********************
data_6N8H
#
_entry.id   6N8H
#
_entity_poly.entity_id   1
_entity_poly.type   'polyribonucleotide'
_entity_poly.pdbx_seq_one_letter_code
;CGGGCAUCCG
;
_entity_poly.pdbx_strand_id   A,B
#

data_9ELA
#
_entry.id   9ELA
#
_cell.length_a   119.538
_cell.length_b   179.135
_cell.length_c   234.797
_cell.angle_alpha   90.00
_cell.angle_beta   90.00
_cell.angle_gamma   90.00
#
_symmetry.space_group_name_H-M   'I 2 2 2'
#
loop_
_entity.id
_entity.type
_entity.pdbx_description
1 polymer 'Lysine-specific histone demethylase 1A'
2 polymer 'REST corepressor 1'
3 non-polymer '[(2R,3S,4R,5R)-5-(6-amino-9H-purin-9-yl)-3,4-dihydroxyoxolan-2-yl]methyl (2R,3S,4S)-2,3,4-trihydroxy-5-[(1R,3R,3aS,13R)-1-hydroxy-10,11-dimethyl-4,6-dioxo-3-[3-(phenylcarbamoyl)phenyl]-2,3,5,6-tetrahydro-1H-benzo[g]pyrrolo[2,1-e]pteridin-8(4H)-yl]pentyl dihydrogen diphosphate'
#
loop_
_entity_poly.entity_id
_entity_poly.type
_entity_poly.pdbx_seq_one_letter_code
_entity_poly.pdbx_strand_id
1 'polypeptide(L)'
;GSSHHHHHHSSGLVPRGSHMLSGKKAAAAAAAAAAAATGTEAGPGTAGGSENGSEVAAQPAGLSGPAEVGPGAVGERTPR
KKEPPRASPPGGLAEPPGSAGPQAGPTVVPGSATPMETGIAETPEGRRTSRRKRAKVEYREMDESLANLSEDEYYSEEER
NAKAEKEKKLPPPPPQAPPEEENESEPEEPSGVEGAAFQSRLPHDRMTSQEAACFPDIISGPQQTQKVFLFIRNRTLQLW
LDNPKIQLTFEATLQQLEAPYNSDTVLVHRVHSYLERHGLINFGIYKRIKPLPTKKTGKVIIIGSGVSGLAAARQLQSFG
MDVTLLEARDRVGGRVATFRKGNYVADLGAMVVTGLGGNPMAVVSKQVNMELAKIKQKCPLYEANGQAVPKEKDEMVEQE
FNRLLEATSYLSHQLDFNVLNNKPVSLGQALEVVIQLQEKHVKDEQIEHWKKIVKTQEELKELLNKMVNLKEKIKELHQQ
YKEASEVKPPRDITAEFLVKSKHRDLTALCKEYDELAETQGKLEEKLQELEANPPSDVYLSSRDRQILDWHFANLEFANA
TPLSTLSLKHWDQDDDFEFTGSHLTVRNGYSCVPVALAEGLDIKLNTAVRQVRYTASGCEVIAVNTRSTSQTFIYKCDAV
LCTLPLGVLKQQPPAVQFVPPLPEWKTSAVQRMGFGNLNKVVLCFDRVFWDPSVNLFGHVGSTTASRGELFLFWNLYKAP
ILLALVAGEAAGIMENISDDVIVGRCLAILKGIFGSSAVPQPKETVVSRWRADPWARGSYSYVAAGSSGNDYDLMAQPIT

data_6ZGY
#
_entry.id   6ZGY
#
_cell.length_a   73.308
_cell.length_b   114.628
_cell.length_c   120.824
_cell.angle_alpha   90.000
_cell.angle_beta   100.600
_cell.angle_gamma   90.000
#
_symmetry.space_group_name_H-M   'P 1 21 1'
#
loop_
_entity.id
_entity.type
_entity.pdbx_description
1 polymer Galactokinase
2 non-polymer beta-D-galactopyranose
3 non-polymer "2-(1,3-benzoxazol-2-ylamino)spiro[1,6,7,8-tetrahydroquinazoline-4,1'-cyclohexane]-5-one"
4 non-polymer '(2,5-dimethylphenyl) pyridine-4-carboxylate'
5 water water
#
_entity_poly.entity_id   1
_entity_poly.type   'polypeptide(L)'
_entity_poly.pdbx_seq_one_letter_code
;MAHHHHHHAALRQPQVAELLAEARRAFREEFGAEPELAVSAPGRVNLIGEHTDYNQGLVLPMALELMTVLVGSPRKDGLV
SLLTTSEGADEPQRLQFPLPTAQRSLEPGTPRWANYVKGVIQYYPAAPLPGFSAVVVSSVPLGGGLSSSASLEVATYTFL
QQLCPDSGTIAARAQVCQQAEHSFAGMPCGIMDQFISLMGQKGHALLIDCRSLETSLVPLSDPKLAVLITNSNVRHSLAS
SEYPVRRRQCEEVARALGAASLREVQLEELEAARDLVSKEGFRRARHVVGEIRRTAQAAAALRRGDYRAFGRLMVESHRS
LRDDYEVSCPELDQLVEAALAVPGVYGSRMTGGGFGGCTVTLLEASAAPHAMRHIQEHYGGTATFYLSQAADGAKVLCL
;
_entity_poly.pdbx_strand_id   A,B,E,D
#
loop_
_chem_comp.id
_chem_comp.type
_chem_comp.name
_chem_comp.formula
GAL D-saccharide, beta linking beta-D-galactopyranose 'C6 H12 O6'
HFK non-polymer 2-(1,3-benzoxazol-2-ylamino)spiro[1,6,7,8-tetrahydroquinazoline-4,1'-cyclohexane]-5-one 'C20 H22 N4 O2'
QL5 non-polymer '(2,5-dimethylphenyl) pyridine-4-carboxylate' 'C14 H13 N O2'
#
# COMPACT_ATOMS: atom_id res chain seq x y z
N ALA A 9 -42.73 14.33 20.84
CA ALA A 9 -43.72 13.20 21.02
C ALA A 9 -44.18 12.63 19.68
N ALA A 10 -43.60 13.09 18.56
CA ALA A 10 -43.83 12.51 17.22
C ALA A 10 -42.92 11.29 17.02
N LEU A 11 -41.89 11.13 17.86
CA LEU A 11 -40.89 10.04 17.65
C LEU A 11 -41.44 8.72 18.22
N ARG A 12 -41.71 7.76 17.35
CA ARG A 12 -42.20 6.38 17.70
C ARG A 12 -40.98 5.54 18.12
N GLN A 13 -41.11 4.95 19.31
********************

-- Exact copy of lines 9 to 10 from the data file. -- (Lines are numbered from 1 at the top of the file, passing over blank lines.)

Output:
;
_entity_poly.pdbx_strand_id   A,B